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Award ends suit over Billy the Kid records

The legendary outlaw Billy the Kid is still causing trouble for Lincoln County more than a century after his death.

A New Mexico court has awarded an author $100,000 in punitive damages in a lawsuit she brought against the Lincoln County Sheriff’s Office over access to records regarding an investigation into Billy the Kid’s death. The award brings to an end a legal battle of more than seven years that has left Lincoln County taxpayers on the hook for nearly $300,000 in fees and damages.

In 2007, author and amateur historian Gale Cooper and a weekly newspaper sued for access to documents related to the investigation, launched by a Lincoln County sheriff and two deputies more than a decade ago with the aim of using genetic testing to determine whether the story of the Kid’s killing at the hands of Sheriff Pat Garrett in 1881 was true or a fabrication.

After years of litigation, the documents were delivered, although they offered no conclusive evidence to prove or disprove the generally accepted story of the Kid’s death at Garrett’s hand. Then-Sheriff Rick Virden denied having the records, while the deputies, who had recently resigned their posts, admitted to having the records but called them “private hobby trade secrets,” according to a court order.

District Judge George Eichwald last week awarded to Cooper the punitive damages, plus $1,000 in nominal damages and yet-undetermined plaintiff costs. Cooper could not be reached for comment on Monday.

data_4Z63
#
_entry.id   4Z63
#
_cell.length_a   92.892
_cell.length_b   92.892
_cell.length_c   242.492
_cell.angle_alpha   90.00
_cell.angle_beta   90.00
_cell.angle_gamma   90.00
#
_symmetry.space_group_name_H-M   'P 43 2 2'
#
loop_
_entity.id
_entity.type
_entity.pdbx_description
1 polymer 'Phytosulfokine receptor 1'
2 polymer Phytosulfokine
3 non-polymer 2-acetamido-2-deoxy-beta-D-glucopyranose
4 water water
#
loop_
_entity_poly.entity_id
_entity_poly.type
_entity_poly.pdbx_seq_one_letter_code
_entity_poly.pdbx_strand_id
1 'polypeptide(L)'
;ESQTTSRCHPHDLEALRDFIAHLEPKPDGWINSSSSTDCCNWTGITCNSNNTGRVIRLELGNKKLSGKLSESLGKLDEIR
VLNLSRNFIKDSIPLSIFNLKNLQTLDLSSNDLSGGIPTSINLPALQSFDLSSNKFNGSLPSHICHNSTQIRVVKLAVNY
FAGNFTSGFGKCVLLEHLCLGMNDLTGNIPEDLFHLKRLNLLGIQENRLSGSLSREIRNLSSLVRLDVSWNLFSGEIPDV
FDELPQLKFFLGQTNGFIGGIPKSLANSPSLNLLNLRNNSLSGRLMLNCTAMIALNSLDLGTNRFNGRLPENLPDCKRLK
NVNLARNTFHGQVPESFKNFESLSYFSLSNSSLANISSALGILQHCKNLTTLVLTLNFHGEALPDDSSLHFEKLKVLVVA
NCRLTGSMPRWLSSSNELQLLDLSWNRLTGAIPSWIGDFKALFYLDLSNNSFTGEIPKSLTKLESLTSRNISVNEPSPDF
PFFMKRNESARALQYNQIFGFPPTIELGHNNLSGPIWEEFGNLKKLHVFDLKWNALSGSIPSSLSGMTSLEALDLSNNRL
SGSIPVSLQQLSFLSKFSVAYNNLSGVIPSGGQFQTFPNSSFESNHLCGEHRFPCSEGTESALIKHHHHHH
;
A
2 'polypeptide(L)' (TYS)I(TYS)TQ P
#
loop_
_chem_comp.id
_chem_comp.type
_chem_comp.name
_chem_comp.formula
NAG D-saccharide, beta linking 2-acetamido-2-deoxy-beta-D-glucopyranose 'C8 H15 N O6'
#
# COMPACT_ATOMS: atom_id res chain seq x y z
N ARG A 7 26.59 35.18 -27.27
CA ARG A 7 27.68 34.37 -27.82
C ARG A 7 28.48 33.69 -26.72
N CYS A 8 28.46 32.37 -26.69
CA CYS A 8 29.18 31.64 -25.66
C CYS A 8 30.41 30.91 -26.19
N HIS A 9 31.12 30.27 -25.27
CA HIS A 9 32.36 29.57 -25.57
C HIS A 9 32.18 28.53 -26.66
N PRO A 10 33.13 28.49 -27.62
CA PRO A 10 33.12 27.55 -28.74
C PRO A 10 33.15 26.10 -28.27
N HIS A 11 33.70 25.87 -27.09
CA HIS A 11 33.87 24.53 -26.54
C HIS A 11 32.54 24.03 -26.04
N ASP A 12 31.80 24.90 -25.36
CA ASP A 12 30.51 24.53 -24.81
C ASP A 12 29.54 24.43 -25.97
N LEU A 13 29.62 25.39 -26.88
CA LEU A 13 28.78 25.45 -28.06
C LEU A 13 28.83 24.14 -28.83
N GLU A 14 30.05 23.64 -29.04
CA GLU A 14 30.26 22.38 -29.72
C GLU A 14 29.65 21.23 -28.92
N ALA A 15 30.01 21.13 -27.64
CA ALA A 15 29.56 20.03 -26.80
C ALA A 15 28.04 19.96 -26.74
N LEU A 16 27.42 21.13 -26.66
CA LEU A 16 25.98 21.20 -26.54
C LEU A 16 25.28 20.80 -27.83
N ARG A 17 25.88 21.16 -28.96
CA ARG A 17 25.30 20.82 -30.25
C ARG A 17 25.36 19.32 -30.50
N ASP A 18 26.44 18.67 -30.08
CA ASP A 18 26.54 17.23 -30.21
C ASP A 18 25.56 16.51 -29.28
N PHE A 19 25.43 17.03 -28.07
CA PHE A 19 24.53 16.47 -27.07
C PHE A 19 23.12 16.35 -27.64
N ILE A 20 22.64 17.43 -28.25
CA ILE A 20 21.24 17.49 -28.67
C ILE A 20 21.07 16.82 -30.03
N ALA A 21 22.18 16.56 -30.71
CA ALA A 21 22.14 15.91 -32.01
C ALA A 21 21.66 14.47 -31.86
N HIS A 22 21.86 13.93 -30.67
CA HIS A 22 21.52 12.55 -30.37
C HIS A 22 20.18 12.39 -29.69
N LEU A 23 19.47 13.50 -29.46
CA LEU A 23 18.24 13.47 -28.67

The weekly De Baca County News previously settled its claims against the former sheriff and deputies, which included the county paying $125,000 in attorneys’ fees on top of a combined payment of $70,000 to four other attorneys previously involved in the case.

Scot Stinnett, publisher of the De Baca County News, said the awarding of attorneys’ fees is critical to ensure that “a small paper like mine, or an individual like Gale, or anyone out there who doesn’t have the means to hire an attorney on a retainer” won’t be denied access to public records.

“If such a precedent is not in place,” he said, “governmental agencies will just deny an IPRA request and dare someone to sue, as has been done many times in this state.”

Lincoln County taxpayers have had to pay the tab: The new punitive and nominal damages bring the total cost to at least $296,000. Lincoln County Manager Nita Taylor said she did not yet know the total cost to the county, which is home to Billy the Kid landmarks and about 20,000 residents.

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